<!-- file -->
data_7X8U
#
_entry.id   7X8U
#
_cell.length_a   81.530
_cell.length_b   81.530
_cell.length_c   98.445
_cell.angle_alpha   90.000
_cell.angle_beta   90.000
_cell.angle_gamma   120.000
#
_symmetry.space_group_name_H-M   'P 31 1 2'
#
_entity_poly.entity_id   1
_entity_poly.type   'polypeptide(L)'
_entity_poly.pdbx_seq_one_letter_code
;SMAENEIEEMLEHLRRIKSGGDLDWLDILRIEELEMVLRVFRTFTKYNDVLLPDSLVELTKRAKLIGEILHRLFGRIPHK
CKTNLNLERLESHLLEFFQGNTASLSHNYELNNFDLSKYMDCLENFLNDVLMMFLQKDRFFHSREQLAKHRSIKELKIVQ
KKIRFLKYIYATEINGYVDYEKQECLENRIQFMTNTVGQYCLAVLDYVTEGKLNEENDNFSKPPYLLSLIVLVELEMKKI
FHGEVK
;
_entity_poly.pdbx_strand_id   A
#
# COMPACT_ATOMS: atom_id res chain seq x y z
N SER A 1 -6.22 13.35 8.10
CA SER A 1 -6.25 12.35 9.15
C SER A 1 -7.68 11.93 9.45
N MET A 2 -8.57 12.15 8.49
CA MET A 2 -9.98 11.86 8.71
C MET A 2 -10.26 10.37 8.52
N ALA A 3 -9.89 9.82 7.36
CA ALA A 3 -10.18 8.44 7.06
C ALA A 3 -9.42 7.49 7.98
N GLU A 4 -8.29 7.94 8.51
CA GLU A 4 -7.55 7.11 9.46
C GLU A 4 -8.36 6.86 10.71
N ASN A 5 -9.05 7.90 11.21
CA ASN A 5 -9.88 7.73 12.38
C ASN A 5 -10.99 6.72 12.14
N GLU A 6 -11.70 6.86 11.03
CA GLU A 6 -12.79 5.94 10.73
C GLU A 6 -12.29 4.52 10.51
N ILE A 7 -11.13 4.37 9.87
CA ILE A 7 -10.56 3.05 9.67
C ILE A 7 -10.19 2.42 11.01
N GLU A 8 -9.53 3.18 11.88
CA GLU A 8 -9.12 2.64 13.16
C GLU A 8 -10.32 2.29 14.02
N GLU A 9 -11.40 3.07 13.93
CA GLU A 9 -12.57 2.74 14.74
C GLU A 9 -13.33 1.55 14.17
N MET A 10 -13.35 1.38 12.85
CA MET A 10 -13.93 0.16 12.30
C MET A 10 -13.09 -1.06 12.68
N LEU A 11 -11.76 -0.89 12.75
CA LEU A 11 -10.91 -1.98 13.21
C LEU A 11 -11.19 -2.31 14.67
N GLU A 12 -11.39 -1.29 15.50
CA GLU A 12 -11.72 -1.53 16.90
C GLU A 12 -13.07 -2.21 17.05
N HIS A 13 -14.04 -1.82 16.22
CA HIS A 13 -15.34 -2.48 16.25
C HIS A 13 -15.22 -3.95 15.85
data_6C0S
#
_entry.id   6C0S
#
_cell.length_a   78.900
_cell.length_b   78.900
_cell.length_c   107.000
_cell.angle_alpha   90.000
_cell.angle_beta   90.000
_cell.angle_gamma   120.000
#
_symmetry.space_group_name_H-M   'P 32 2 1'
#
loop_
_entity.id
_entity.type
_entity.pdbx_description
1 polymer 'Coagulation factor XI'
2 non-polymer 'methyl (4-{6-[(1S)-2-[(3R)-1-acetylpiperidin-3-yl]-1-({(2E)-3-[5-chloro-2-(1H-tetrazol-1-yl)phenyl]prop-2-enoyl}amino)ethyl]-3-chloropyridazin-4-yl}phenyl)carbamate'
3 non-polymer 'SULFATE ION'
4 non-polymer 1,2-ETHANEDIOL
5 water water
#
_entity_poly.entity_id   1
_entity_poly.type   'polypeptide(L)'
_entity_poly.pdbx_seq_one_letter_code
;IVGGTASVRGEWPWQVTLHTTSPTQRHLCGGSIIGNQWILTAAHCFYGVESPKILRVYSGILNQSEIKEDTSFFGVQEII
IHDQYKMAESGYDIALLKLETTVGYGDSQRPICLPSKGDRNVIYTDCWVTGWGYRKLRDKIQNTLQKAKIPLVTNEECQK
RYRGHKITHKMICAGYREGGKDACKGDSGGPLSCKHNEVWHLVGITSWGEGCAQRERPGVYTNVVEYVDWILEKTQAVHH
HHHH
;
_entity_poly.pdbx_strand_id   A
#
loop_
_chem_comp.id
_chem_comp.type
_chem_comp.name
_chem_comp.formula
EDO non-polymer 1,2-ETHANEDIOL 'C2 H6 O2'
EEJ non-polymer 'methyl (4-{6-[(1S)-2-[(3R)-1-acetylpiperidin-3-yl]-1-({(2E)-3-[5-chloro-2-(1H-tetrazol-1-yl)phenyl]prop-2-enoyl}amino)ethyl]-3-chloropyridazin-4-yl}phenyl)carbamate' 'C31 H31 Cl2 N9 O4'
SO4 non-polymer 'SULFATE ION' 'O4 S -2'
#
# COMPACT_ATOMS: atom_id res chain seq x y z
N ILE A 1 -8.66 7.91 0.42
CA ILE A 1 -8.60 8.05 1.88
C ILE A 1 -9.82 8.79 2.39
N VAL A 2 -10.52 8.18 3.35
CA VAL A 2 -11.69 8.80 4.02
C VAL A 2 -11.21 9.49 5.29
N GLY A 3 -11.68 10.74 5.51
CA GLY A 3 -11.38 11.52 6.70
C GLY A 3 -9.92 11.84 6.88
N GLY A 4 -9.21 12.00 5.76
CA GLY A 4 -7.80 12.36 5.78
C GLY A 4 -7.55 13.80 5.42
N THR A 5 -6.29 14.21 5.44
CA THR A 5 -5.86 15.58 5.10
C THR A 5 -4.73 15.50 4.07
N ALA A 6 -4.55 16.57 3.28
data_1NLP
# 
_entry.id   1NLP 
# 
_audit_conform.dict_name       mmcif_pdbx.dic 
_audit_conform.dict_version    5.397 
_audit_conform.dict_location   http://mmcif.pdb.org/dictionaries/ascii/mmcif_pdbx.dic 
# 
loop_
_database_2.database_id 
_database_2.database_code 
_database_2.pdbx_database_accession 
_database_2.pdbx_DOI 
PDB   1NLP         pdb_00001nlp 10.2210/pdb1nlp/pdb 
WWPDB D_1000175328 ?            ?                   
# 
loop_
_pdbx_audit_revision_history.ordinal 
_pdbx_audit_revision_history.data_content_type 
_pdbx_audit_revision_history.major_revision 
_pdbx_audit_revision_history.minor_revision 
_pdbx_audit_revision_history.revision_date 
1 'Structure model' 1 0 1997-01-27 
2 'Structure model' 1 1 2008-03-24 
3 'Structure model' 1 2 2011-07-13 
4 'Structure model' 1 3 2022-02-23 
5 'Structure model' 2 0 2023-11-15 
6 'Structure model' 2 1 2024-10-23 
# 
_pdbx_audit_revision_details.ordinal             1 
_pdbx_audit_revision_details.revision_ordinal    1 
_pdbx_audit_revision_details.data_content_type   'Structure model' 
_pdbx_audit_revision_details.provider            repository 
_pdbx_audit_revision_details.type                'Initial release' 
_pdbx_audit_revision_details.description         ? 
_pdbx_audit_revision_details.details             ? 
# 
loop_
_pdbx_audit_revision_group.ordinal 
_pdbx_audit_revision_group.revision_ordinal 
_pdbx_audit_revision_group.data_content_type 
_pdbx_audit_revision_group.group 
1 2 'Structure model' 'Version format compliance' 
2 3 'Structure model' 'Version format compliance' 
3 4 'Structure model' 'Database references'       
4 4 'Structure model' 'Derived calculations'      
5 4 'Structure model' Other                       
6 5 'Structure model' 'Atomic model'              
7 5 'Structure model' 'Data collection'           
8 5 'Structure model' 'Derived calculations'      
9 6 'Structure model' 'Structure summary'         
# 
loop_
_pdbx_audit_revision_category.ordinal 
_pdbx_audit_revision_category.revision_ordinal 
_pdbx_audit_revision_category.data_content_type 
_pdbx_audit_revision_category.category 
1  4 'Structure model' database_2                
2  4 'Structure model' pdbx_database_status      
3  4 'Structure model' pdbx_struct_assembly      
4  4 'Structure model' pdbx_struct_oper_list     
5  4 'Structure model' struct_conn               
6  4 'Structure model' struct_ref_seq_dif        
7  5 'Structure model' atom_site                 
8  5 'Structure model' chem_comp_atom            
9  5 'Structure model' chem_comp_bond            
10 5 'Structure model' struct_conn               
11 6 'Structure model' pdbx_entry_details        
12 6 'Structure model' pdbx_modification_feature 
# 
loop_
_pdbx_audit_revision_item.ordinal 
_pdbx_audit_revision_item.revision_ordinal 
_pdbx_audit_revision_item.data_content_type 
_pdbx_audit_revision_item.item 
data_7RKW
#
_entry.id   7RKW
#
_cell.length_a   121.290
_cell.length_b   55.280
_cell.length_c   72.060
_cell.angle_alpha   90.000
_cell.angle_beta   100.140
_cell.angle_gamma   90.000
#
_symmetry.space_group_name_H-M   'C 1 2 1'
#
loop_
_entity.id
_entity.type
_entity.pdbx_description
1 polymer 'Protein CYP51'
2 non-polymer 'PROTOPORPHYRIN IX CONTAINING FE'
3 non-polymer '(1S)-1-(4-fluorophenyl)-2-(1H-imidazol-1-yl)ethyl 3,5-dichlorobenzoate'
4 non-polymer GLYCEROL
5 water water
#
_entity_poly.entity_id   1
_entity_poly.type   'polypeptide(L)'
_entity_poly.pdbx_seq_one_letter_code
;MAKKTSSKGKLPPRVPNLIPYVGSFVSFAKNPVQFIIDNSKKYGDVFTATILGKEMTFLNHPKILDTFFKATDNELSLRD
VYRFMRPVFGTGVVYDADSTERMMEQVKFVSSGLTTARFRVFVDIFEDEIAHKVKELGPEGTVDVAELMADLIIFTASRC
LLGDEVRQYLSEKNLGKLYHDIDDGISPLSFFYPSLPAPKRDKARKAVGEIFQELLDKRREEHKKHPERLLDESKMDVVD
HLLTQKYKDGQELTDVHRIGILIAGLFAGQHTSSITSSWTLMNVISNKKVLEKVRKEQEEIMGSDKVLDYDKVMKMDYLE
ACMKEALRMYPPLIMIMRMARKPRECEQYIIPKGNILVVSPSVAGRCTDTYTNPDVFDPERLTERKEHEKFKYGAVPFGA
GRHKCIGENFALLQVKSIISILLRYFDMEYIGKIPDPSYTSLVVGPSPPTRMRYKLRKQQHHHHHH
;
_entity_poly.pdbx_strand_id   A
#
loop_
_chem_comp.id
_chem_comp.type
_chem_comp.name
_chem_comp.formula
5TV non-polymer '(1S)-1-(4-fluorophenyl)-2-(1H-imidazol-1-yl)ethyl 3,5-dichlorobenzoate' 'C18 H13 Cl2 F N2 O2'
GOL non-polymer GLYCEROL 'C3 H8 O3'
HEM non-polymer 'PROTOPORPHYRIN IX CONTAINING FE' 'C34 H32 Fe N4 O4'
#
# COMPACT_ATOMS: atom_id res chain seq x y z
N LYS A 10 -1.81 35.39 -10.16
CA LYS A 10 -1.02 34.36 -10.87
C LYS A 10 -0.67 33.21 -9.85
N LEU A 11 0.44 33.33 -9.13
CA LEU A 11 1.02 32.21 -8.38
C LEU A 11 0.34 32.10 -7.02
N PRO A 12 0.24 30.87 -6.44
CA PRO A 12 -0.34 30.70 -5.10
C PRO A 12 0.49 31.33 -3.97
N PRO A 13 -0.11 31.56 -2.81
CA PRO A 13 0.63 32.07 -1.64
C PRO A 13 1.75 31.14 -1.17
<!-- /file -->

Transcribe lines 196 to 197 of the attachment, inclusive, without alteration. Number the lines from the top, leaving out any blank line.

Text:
_pdbx_audit_revision_item.data_content_type 
_pdbx_audit_revision_item.item 